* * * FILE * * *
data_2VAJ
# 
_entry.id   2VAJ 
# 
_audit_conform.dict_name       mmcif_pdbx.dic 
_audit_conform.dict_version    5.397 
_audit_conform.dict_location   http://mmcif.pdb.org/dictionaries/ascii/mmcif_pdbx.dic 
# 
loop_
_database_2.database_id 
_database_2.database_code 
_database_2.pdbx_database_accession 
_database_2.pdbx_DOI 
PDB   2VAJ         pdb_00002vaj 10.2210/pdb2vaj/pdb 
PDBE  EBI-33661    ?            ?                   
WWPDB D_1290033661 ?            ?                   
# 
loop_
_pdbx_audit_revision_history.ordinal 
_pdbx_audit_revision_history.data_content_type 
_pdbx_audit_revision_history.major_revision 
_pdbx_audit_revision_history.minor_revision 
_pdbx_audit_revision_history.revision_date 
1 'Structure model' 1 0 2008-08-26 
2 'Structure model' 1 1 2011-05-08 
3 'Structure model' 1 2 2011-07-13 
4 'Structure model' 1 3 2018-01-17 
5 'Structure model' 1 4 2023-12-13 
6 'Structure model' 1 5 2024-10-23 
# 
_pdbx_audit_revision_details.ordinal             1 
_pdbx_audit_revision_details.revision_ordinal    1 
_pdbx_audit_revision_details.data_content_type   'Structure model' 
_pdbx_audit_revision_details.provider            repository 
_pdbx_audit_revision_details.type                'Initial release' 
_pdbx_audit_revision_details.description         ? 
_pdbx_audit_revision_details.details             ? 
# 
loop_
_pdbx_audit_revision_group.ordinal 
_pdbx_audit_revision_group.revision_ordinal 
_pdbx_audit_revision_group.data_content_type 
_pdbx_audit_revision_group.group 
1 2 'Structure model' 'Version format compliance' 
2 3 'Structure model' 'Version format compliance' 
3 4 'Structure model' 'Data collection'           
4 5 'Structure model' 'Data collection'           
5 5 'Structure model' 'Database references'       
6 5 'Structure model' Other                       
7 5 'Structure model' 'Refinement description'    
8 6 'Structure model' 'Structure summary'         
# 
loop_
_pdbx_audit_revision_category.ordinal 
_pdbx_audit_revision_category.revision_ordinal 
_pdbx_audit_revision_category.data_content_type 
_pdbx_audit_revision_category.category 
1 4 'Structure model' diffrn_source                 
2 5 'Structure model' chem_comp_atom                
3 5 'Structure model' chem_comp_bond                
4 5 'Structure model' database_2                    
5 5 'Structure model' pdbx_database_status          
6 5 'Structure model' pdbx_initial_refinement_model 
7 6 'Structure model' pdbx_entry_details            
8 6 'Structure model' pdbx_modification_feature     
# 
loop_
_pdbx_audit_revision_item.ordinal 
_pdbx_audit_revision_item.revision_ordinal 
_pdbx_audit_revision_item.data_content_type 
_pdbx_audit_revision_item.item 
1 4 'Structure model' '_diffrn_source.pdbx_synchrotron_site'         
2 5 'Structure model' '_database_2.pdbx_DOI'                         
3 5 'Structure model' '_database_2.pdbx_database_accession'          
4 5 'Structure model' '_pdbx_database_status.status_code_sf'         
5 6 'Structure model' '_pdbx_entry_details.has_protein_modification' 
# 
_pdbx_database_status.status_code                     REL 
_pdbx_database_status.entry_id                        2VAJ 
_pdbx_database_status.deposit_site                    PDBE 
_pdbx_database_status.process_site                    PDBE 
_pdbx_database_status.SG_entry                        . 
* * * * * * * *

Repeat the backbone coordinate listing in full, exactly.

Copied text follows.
data_2VAJ
# 
_entry.id   2VAJ 
# 
_audit_conform.dict_name       mmcif_pdbx.dic 
_audit_conform.dict_version    5.397 
_audit_conform.dict_location   http://mmcif.pdb.org/dictionaries/ascii/mmcif_pdbx.dic 
# 
loop_
_database_2.database_id 
_database_2.database_code 
_database_2.pdbx_database_accession 
_database_2.pdbx_DOI 
PDB   2VAJ         pdb_00002vaj 10.2210/pdb2vaj/pdb 
PDBE  EBI-33661    ?            ?                   
WWPDB D_1290033661 ?            ?                   
# 
loop_
_pdbx_audit_revision_history.ordinal 
_pdbx_audit_revision_history.data_content_type 
_pdbx_audit_revision_history.major_revision 
_pdbx_audit_revision_history.minor_revision 
_pdbx_audit_revision_history.revision_date 
1 'Structure model' 1 0 2008-08-26 
2 'Structure model' 1 1 2011-05-08 
3 'Structure model' 1 2 2011-07-13 
4 'Structure model' 1 3 2018-01-17 
5 'Structure model' 1 4 2023-12-13 
6 'Structure model' 1 5 2024-10-23 
# 
_pdbx_audit_revision_details.ordinal             1 
_pdbx_audit_revision_details.revision_ordinal    1 
_pdbx_audit_revision_details.data_content_type   'Structure model' 
_pdbx_audit_revision_details.provider            repository 
_pdbx_audit_revision_details.type                'Initial release' 
_pdbx_audit_revision_details.description         ? 
_pdbx_audit_revision_details.details             ? 
# 
loop_
_pdbx_audit_revision_group.ordinal 
_pdbx_audit_revision_group.revision_ordinal 
_pdbx_audit_revision_group.data_content_type 
_pdbx_audit_revision_group.group 
1 2 'Structure model' 'Version format compliance' 
2 3 'Structure model' 'Version format compliance' 
3 4 'Structure model' 'Data collection'           
4 5 'Structure model' 'Data collection'           
5 5 'Structure model' 'Database references'       
6 5 'Structure model' Other                       
7 5 'Structure model' 'Refinement description'    
8 6 'Structure model' 'Structure summary'         
# 
loop_
_pdbx_audit_revision_category.ordinal 
_pdbx_audit_revision_category.revision_ordinal 
_pdbx_audit_revision_category.data_content_type 
_pdbx_audit_revision_category.category 
1 4 'Structure model' diffrn_source                 
2 5 'Structure model' chem_comp_atom                
3 5 'Structure model' chem_comp_bond                
4 5 'Structure model' database_2                    
5 5 'Structure model' pdbx_database_status          
6 5 'Structure model' pdbx_initial_refinement_model 
7 6 'Structure model' pdbx_entry_details            
8 6 'Structure model' pdbx_modification_feature     
# 
loop_
_pdbx_audit_revision_item.ordinal 
_pdbx_audit_revision_item.revision_ordinal 
_pdbx_audit_revision_item.data_content_type 
_pdbx_audit_revision_item.item 
1 4 'Structure model' '_diffrn_source.pdbx_synchrotron_site'         
2 5 'Structure model' '_database_2.pdbx_DOI'                         
3 5 'Structure model' '_database_2.pdbx_database_accession'          
4 5 'Structure model' '_pdbx_database_status.status_code_sf'         
5 6 'Structure model' '_pdbx_entry_details.has_protein_modification' 
# 
_pdbx_database_status.status_code                     REL 
_pdbx_database_status.entry_id                        2VAJ 
_pdbx_database_status.deposit_site                    PDBE 
_pdbx_database_status.process_site                    PDBE 
_pdbx_database_status.SG_entry                        . 